Writing the Human Condition

Post copyright Doris McCraw








Writers write about the human condition. We tell stories about falling in love, solving mysteries and defeating evil.  Still at the heart of every story is the joys and sorrows of our heroes and heroines. Each person tells the story as they know it, but where do we turn when we want to understand the condition? For myself, it is some of the old and new classics.

Who doesn’t respond to the speech in Shakespeare’s Macbeth:

Tomorrow, and tomorrow, and tomorrow,

Creeps in this petty pace from day to day,

To the last syllable of recorded time;

And all our yesterdays have lighted fools

The way to dusty death. Out, out, brief candle!

Life’s but a walking shadow, a poor player,

That struts and frets his hour upon the stage,

And then is heard no more. It is a tale

Told by an idiot, full of sound and fury,

Signifying nothing.

It is probably one of my favorite of all the lines Shakespeare wrote and there are many.








The Helen (Hunt) Jackson poem Two Truths speaks of the dichotomy of love

Darling,’ he said, ‘I never meant
To hurt you;’ and his eyes were wet.
‘I would not hurt you for the world:
Am I to blame if I forget?’

‘Forgive my selfish tears!’ she cried,
‘Forgive! I knew that it was not
Because you meant to hurt me, sweet-
I knew it was that you forgot!’

But all the same, deep in her heart
Rankled this thought, and rankles yet,-
‘When love is at its best, one loves
So much that he cannot forget.’



For the sheer pleasure of reading and hearing life stories about the human condition,  you have only to read Edgar Lee Masters “Spoon River Anthology”.  A classic when published in 1915. To me it still has the power to make me laugh, cry, and be angry. It tells the tales of a small town through the epitaphs of the inhabitants. http://spoonriveranthology.net/spoon/river/

Who hasn’t felt the pain of not being loved like Mabel Osborne as she says at the end of her story?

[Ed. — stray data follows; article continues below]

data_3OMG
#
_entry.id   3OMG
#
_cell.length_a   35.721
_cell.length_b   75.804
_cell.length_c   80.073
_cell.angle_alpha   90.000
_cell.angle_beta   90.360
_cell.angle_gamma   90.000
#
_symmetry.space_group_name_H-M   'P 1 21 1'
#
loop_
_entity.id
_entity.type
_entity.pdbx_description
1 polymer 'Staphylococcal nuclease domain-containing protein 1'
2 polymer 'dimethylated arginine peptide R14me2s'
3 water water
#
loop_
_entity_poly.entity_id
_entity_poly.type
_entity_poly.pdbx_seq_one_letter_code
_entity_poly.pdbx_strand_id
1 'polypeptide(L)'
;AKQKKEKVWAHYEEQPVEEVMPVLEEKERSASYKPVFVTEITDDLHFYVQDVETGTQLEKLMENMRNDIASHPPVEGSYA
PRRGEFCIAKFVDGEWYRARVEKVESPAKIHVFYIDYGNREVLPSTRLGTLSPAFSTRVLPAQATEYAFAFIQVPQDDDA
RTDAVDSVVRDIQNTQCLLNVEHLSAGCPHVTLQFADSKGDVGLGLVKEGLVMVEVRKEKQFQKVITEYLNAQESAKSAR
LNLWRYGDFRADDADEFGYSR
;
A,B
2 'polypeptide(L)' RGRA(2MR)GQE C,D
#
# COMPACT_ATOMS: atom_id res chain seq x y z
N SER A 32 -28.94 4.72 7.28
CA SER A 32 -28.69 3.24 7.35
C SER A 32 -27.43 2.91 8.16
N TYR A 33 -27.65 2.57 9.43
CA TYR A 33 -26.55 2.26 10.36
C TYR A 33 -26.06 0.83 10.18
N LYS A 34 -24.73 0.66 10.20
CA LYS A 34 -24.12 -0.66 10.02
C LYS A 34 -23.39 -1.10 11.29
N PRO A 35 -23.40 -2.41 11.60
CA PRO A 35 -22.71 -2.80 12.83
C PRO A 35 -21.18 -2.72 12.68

I who loved you, Spoon River,And craved your love,
Withered before your eyes, Spoon River--
Thirsting, thirsting,
Voiceless from chasteness of soul to ask you for love,
You who knew and saw me perish before you,
Like this geranium which someone has planted over me,
And left to die.

Or the joy of living like Lucinda Matlock at the end of hers:

At ninety--six I had lived enough, that is all,
And passed to a sweet repose.
What is this I hear of sorrow and weariness,
Anger, discontent and drooping hopes?
Degenerate sons and daughters,
Life is too strong for you--
It takes life to love Life.

Who inspires you? Who do you turn to when you want to delve into the human condition?

Until next time, here is to writing that gives us joy, teaches something and brings us together in a common understanding of what it is to be human.


Product Details

HOME FOR HIS HEART by Doris McCraw writing as Angela Raines, available on:

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“Film & Photography on the Front Range” : the stories of the people who made film and photograph history on the Colorado Front Range. You can buy online at: http://www.amazon.com


20 thoughts on “Writing the Human Condition

  1. I too like what Tom Wolfe has to say through his characters in “Look Homeward Angel.” And how about the observations of Scout about the human condition in “To Kill the Mockingbird.”


    1. Mike,
      Some authors just resonate with us to much. They say in such unique ways that stay with us.

      Thanks for stopping by and commenting. Doris


    1. Abbie,

      It sounds like they were good memories. I also have fond memories of performing some of these characters in forensic tournaments.